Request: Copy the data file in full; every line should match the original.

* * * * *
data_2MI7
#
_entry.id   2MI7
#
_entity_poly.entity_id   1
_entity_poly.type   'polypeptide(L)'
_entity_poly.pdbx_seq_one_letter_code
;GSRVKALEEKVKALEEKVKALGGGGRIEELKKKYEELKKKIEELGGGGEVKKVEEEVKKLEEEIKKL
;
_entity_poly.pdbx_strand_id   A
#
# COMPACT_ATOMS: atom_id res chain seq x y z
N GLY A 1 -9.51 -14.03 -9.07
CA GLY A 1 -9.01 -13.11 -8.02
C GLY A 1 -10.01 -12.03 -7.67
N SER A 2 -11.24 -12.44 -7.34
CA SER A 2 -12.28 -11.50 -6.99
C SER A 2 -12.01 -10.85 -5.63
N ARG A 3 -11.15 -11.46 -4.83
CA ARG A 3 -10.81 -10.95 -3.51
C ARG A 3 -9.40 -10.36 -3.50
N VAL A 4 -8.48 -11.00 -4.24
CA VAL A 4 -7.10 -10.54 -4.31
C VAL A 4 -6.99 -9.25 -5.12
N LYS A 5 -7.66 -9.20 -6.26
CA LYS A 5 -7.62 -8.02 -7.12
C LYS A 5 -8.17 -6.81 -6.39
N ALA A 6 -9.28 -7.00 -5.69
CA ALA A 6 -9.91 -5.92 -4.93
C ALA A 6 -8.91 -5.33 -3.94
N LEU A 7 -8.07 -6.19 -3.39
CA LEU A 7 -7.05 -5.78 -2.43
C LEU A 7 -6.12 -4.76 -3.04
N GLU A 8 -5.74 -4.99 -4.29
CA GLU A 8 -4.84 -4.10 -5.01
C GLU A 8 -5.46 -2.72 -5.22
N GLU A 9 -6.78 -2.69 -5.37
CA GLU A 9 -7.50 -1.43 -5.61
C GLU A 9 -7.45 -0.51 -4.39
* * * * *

data_2MI7
#
_entry.id   2MI7
#
_entity_poly.entity_id   1
_entity_poly.type   'polypeptide(L)'
_entity_poly.pdbx_seq_one_letter_code
;GSRVKALEEKVKALEEKVKALGGGGRIEELKKKYEELKKKIEELGGGGEVKKVEEEVKKLEEEIKKL
;
_entity_poly.pdbx_strand_id   A
#
# COMPACT_ATOMS: atom_id res chain seq x y z
N GLY A 1 -9.51 -14.03 -9.07
CA GLY A 1 -9.01 -13.11 -8.02
C GLY A 1 -10.01 -12.03 -7.67
N SER A 2 -11.24 -12.44 -7.34
CA SER A 2 -12.28 -11.50 -6.99
C SER A 2 -12.01 -10.85 -5.63
N ARG A 3 -11.15 -11.46 -4.83
CA ARG A 3 -10.81 -10.95 -3.51
C ARG A 3 -9.40 -10.36 -3.50
N VAL A 4 -8.48 -11.00 -4.24
CA VAL A 4 -7.10 -10.54 -4.31
C VAL A 4 -6.99 -9.25 -5.12
N LYS A 5 -7.66 -9.20 -6.26
CA LYS A 5 -7.62 -8.02 -7.12
C LYS A 5 -8.17 -6.81 -6.39
N ALA A 6 -9.28 -7.00 -5.69
CA ALA A 6 -9.91 -5.92 -4.93
C ALA A 6 -8.91 -5.33 -3.94
N LEU A 7 -8.07 -6.19 -3.39
CA LEU A 7 -7.05 -5.78 -2.43
C LEU A 7 -6.12 -4.76 -3.04
N GLU A 8 -5.74 -4.99 -4.29
CA GLU A 8 -4.84 -4.10 -5.01
C GLU A 8 -5.46 -2.72 -5.22
N GLU A 9 -6.78 -2.69 -5.37
CA GLU A 9 -7.50 -1.43 -5.61
C GLU A 9 -7.45 -0.51 -4.39